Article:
Construction is progressing upward and onwards on the Gordie Howe International Bridge project, and our team, as Owner’s Engineer, is diligently overseeing every step along the way.
Let’s have a look at the remarkable series of milestones that were achieved these past couple of years. Foundations for the bridge were completed and emerged from the ground in the spring of 2020 when both sides of the USA-Canada border were locking down and the teams were learning how to continue operations during a global pandemic. Then began the work on the giant towers, 220m tall, made of cast-in-place reinforced concrete. Much of the design and construction of the towers is driven by a key technical requirement defined by our subject matter experts: 125 years of service life, the longest service life required in comparable bridge procurements. With topics such as climate change, sustainability, and circular economy being top of mind in our industry, maximizing service life appears imperative, and the durability study conducted by our experts revealed that providing a service life of 125 years instead of 75 years had little impact on cost.
Canada Day – July 1, 2020, marked the first footing concrete placement, 1000 cubic meters, to form the first lift of the giant tower footings. Exactly 6 months later, right before the crews went home for the Holidays, the last bit of the footings’ concrete was placed, totaling 7600 cubic meters for both towers.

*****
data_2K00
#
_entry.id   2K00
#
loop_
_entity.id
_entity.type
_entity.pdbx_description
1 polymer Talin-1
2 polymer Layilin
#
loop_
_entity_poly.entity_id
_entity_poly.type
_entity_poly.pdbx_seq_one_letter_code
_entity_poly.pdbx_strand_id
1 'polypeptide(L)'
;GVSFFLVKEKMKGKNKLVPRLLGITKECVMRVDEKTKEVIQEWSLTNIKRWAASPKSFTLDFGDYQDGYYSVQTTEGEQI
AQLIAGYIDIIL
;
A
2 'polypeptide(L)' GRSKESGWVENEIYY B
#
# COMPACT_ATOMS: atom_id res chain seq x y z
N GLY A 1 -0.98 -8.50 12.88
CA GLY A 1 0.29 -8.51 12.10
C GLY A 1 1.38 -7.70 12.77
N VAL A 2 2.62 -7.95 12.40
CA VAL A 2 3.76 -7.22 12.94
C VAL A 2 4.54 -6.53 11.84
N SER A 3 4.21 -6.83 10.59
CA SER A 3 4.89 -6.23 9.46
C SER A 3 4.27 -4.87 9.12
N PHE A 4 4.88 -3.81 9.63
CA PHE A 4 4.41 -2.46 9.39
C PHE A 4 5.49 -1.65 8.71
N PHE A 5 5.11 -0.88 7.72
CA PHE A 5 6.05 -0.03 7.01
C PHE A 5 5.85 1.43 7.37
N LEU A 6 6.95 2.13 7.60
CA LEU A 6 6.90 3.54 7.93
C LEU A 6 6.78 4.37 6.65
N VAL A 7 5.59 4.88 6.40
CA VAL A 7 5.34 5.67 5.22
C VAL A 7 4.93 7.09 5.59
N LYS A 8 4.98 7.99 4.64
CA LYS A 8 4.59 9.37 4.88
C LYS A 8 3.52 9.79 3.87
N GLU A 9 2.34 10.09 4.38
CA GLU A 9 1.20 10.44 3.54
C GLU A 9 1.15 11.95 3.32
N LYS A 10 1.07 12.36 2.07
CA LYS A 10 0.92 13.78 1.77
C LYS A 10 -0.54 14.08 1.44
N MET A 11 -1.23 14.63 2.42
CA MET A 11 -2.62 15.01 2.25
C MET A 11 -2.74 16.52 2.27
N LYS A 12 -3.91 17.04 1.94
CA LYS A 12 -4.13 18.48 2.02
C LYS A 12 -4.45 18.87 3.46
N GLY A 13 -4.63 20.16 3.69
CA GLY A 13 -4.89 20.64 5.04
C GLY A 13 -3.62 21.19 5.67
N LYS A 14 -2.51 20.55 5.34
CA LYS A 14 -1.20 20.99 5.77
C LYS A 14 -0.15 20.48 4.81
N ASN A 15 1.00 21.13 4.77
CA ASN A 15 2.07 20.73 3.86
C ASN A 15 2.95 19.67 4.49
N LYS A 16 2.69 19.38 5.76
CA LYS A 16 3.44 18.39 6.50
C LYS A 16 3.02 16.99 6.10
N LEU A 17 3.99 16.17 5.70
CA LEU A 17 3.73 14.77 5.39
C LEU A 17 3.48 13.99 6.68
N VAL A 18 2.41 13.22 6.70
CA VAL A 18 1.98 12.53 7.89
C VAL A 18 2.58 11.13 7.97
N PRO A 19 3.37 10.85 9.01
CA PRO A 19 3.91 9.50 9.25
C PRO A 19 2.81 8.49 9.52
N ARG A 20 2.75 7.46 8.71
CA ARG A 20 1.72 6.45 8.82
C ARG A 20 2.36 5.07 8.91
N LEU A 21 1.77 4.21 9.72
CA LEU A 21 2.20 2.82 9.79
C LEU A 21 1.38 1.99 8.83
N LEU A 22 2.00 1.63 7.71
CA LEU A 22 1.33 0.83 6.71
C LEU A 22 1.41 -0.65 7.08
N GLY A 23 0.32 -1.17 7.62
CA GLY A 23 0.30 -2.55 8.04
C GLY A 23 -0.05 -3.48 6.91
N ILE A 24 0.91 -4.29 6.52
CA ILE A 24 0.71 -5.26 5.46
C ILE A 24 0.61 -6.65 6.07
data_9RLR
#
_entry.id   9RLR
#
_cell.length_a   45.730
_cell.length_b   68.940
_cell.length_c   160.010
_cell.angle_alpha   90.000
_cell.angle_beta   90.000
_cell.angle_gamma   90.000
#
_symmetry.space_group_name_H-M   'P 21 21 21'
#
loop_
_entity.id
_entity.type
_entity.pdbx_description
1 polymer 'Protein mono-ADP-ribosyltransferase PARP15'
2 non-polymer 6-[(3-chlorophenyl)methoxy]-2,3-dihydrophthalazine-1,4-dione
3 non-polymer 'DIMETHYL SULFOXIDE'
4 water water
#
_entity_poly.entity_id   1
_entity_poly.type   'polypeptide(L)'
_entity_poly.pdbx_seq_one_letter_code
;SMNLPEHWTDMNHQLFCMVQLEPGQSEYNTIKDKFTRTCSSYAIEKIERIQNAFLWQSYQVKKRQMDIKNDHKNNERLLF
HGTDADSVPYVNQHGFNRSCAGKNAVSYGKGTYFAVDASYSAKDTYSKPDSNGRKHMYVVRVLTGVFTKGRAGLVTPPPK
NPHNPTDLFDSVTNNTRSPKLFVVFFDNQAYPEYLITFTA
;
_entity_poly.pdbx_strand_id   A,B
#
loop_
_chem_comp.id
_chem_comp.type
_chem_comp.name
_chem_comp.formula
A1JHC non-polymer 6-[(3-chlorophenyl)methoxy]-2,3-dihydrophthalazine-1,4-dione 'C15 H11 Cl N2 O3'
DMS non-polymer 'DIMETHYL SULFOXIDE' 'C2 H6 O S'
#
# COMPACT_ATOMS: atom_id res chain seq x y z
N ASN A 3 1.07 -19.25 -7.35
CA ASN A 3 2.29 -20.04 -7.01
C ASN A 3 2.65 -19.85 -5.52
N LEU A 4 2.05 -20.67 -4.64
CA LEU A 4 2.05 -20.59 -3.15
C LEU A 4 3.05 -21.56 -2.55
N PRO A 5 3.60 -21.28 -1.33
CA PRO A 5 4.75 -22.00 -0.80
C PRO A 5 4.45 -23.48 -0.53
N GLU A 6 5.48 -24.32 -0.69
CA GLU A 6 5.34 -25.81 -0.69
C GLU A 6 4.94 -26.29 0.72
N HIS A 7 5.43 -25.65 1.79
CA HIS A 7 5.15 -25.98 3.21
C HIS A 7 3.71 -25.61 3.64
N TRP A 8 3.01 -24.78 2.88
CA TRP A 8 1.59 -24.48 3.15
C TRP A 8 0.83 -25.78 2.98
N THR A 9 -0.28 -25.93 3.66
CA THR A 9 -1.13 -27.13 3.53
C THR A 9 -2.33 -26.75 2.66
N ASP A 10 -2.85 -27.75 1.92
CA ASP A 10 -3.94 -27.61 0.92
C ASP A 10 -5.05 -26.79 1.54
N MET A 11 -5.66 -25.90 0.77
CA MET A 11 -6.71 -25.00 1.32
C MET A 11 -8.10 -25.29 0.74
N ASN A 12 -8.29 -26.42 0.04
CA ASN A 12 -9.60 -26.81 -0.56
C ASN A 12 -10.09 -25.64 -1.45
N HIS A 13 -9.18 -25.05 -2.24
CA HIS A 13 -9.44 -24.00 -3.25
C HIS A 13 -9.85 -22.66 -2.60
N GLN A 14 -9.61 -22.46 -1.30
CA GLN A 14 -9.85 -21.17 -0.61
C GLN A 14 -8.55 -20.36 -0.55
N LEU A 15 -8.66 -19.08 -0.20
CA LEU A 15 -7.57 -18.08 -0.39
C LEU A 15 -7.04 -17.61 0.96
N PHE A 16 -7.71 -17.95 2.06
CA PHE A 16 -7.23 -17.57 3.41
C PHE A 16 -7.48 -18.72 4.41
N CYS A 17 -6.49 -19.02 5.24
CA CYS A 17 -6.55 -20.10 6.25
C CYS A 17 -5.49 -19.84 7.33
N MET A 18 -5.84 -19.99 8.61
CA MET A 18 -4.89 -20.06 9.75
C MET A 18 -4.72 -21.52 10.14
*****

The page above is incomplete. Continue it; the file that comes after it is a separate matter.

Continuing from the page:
The year 2021 kicked off with the teams’ focus shifted to the tower leg construction. With repetitive operations like tower leg lifts, construction started to accelerate. Geometry control was one of the most challenging aspects of building the legs. The design-builder worked against gravity by different means such as building the legs with a camber and using temporary cross beams. In July 2021, just after the project celebrated 1000 days since the start of construction, another important milestone was reached: Tie-beam construction was completed. This is one of the most critical structural elements for this bridge, balancing the horizontal reaction forces coming from the inclined tower legs. The designer elected to position the tie-beam at grade level, connecting the footings, and to post-tension the element.
So what does it mean for the Owner’s Engineer team when an activity performed by the design-builder is of higher complexity or is more critical? It means risk is higher and therefore our team performs a more detailed oversight exercise. For example, for the high-risk tie-beam post-tensioning work, our team performed a mirrored QC. And for tower geometry control, our survey sub-consultant independently checked tower leg geometry at every lift. The P3 partners focused on decreasing cycle times of the tower leg erection, and by spring 2022, when the legs reached their full height of 135m above ground, the cycle time was as low as one lift per week. Our oversight role was key to promote continuous improvement of the works, helping to ensure that optimizing the tower erection cycle times was not sacrificing quality.
Now is officially the season of steel on the Gordie Howe International Bridge! The very first deck element was lifted into place on March 29, 2022, on the Canadian side. Due to the Bridge site’s proximity to Zug island’s industrial area, the exposure condition of the exterior metallic surfaces is classified as a very high corrosivity environment (ISO 9223 C5). The visible white finish of the structural steel consists mainly of a 3-coat paint system, meant to last 40 years in this environment, as required by our subject matter experts. On July 27, 2022, the first steel anchor boxes, which are fabricated elements that will secure the cables at the tower, were placed on the US tower.
Overall completion of the bridge and opening is planned for the end of 2024. Once complete, the Gordie Howe cable-stayed bridge will have a clear span of 853 meters over the Detroit River, giving it the longest main span of any cable-stayed bridge in North America.